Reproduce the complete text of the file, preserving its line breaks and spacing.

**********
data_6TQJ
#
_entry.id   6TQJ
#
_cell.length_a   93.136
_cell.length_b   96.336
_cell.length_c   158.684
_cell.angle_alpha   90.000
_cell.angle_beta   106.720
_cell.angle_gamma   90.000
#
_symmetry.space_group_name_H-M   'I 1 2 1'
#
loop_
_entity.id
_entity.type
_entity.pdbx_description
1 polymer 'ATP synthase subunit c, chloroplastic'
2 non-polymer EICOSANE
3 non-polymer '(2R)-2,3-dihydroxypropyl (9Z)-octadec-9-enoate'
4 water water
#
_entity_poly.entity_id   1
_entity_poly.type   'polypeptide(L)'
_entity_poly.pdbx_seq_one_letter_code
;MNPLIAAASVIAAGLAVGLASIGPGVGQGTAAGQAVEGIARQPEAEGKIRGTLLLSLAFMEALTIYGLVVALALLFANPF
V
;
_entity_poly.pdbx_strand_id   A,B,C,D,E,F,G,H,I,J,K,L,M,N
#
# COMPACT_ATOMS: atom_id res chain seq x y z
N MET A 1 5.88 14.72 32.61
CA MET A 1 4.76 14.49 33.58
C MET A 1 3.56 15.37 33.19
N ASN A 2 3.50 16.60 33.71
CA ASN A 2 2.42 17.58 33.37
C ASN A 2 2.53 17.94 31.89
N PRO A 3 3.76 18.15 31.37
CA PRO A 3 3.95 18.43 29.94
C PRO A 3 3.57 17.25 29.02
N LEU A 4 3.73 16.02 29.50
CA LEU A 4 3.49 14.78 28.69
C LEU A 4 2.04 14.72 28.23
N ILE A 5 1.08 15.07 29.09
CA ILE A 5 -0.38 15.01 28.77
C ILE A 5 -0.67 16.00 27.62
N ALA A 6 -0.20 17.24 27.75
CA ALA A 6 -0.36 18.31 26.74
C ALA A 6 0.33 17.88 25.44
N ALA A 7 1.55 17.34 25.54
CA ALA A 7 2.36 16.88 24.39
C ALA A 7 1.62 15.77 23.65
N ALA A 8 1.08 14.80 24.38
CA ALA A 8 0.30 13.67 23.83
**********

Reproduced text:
data_6TQJ
#
_entry.id   6TQJ
#
_cell.length_a   93.136
_cell.length_b   96.336
_cell.length_c   158.684
_cell.angle_alpha   90.000
_cell.angle_beta   106.720
_cell.angle_gamma   90.000
#
_symmetry.space_group_name_H-M   'I 1 2 1'
#
loop_
_entity.id
_entity.type
_entity.pdbx_description
1 polymer 'ATP synthase subunit c, chloroplastic'
2 non-polymer EICOSANE
3 non-polymer '(2R)-2,3-dihydroxypropyl (9Z)-octadec-9-enoate'
4 water water
#
_entity_poly.entity_id   1
_entity_poly.type   'polypeptide(L)'
_entity_poly.pdbx_seq_one_letter_code
;MNPLIAAASVIAAGLAVGLASIGPGVGQGTAAGQAVEGIARQPEAEGKIRGTLLLSLAFMEALTIYGLVVALALLFANPF
V
;
_entity_poly.pdbx_strand_id   A,B,C,D,E,F,G,H,I,J,K,L,M,N
#
# COMPACT_ATOMS: atom_id res chain seq x y z
N MET A 1 5.88 14.72 32.61
CA MET A 1 4.76 14.49 33.58
C MET A 1 3.56 15.37 33.19
N ASN A 2 3.50 16.60 33.71
CA ASN A 2 2.42 17.58 33.37
C ASN A 2 2.53 17.94 31.89
N PRO A 3 3.76 18.15 31.37
CA PRO A 3 3.95 18.43 29.94
C PRO A 3 3.57 17.25 29.02
N LEU A 4 3.73 16.02 29.50
CA LEU A 4 3.49 14.78 28.69
C LEU A 4 2.04 14.72 28.23
N ILE A 5 1.08 15.07 29.09
CA ILE A 5 -0.38 15.01 28.77
C ILE A 5 -0.67 16.00 27.62
N ALA A 6 -0.20 17.24 27.75
CA ALA A 6 -0.36 18.31 26.74
C ALA A 6 0.33 17.88 25.44
N ALA A 7 1.55 17.34 25.54
CA ALA A 7 2.36 16.88 24.39
C ALA A 7 1.62 15.77 23.65
N ALA A 8 1.08 14.80 24.38
CA ALA A 8 0.30 13.67 23.83